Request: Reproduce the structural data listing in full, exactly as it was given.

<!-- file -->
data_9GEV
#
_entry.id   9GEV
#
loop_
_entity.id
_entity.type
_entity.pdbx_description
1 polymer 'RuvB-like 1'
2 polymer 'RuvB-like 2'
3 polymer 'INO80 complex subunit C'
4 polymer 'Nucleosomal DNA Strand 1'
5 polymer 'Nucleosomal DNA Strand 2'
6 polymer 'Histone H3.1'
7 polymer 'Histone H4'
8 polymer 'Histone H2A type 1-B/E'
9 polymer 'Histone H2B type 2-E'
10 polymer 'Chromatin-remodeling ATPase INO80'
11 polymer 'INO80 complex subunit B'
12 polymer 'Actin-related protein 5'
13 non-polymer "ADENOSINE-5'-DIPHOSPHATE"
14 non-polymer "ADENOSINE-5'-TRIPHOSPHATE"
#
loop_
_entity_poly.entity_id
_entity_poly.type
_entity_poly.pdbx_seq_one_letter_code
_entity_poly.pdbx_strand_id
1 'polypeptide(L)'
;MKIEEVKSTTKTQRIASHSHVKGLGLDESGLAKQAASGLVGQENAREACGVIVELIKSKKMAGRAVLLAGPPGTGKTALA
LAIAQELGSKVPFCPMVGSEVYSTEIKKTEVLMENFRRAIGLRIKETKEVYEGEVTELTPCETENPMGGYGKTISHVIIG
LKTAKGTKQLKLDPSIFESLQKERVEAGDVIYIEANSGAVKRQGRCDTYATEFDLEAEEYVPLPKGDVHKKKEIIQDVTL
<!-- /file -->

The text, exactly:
data_9GEV
#
_entry.id   9GEV
#
loop_
_entity.id
_entity.type
_entity.pdbx_description
1 polymer 'RuvB-like 1'
2 polymer 'RuvB-like 2'
3 polymer 'INO80 complex subunit C'
4 polymer 'Nucleosomal DNA Strand 1'
5 polymer 'Nucleosomal DNA Strand 2'
6 polymer 'Histone H3.1'
7 polymer 'Histone H4'
8 polymer 'Histone H2A type 1-B/E'
9 polymer 'Histone H2B type 2-E'
10 polymer 'Chromatin-remodeling ATPase INO80'
11 polymer 'INO80 complex subunit B'
12 polymer 'Actin-related protein 5'
13 non-polymer "ADENOSINE-5'-DIPHOSPHATE"
14 non-polymer "ADENOSINE-5'-TRIPHOSPHATE"
#
loop_
_entity_poly.entity_id
_entity_poly.type
_entity_poly.pdbx_seq_one_letter_code
_entity_poly.pdbx_strand_id
1 'polypeptide(L)'
;MKIEEVKSTTKTQRIASHSHVKGLGLDESGLAKQAASGLVGQENAREACGVIVELIKSKKMAGRAVLLAGPPGTGKTALA
LAIAQELGSKVPFCPMVGSEVYSTEIKKTEVLMENFRRAIGLRIKETKEVYEGEVTELTPCETENPMGGYGKTISHVIIG
LKTAKGTKQLKLDPSIFESLQKERVEAGDVIYIEANSGAVKRQGRCDTYATEFDLEAEEYVPLPKGDVHKKKEIIQDVTL